SARIT hitting the streets 

In June, Canadian businessman Frank Stronach, founder of the auto parts and vehicle assembly giant Magna International, partnered with York University to develop and manufacture a vehicle called SARIT (Safe, Affordable, Reliable, Innovative Transit) in an Aurora, Ont., factory. 

It’s essentially a combination of an e-bike and a golf cart. 

SARIT, which is expected to retail between $6,000 and $7,000, is a single-seat electric vehicle with a trunk for luggage and has a range of 100 kilometres. With a max speed of just over 30 km per hour, it can be used in bike lanes. Stronach views it as a tool that will alleviate congestion in downtown streets and become the future of micro-mobility. 

The first 10,000 to 20,000 SARIT vehicles are expected to be delivered by the end of 2022

Converting light-duty vehicles with a kit  

Ecotuned is a Quebec-based company that, more than a decade ago, pioneered the development of a conversion kit to electrify combustion-powered light and medium-duty vehicles including trucks, vans, and small buses. The kit, the first universal and reusable one of its kind, consists of a transmission, drive train, and battery system that is developed and manufactured in Canada.

Last year, in a testament to the technology’s value, school bus manufacturer Micro Bird (a joint venture between U.S. school bus manufacturer Blue Bird and Canadian bus distributor Girardin) bought a controlling interest in Ecotuned with the hope of using its EV powertrain in their buses

Using light poles as chargers

In Europe, light poles are used as a reliable source for EV charging. Vancouver is now in the feasibility process of replicating that model. The plan would see sockets installed on light poles across the city. The city hopes to pair the sockets with light poles connected to the 5G network and piggyback off the available excess energy. Residents would then bring their own removable cable to hook up to the pole and charge their EVs. 

London retrofitted its first light pole with an EV socket at 200 volts in 2016. As with most urban centres across Canada, many London residents don’t have the ability to charge their EVs from home. This idea taps into an already strong power reserve — light poles — and makes it easy for drivers to charge locally.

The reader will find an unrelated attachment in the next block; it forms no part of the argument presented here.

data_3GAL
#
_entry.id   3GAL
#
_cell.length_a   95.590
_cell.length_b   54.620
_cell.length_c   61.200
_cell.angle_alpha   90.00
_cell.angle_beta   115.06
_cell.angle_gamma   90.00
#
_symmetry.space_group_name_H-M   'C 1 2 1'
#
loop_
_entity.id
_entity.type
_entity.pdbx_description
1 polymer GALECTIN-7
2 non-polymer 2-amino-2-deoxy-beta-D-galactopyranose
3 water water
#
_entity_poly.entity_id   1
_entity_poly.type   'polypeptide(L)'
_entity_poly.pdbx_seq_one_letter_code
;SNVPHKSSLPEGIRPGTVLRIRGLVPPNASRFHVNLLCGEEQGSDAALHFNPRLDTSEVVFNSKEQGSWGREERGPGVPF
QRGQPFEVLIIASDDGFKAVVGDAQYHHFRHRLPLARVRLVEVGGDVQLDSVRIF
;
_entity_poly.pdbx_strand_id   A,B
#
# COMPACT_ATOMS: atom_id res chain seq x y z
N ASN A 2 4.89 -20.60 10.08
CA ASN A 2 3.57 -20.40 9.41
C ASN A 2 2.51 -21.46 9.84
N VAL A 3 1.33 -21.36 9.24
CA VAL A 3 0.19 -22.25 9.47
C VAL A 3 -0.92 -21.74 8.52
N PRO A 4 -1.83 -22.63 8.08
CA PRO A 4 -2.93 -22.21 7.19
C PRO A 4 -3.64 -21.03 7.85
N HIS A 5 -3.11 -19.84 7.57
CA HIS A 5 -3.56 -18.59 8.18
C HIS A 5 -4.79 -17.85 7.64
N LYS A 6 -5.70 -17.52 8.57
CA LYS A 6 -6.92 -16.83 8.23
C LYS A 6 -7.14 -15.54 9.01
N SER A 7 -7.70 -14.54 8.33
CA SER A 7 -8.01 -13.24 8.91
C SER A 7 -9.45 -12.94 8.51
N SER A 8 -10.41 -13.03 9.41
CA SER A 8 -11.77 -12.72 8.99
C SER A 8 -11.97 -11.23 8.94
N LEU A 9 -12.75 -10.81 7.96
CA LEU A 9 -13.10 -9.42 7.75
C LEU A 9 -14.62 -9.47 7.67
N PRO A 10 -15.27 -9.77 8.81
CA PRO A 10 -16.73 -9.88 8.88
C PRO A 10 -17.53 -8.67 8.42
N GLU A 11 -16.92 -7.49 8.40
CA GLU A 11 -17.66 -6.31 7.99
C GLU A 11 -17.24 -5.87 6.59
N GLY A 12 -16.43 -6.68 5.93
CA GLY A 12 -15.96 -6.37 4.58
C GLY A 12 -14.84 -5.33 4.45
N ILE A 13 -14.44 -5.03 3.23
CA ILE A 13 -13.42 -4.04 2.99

Successful buddy network expansion

The Quebec Electric Vehicle Association’s Jumelage program is a peer-to-peer initiative that pairs an experienced EV driver with an interested individual. Jumelage began in 2015 but recently expanded its services to offer interested consumers a one-year paid mentorship deal. 

The expansion is a key component to addressing education barriers in Quebec in a unique grassroots and community-minded way as new drivers will be able to ask questions and lean on experts in their inaugural year of owning an EV.

Canada: a Drive to Zero pacesetter

In 2019, Canada was the first country in the world to join the Drive to Zero program. The Drive to Zero pledge, which aims to grow the usage of zero-emission vehicles across the globe, partners manufacturers and governments together to speed up the process of developing and deploying zero-emission trucks, buses, and technology. 

Drive to Zero hopes to make zero emission technology commercially viable by 2025 and dominant in specific vehicle segments worldwide in 2040. 

While the pledge had the commitment of fleets, manufacturers and fuel suppliers in 2019, Canada’s enlistment broke new ground for national governments. Since then, 19 other countries have followed suit and signed the pledge — including China, Finland, and the United Kingdom. 

ECAO-IBEW Licensed experts in EV charger installation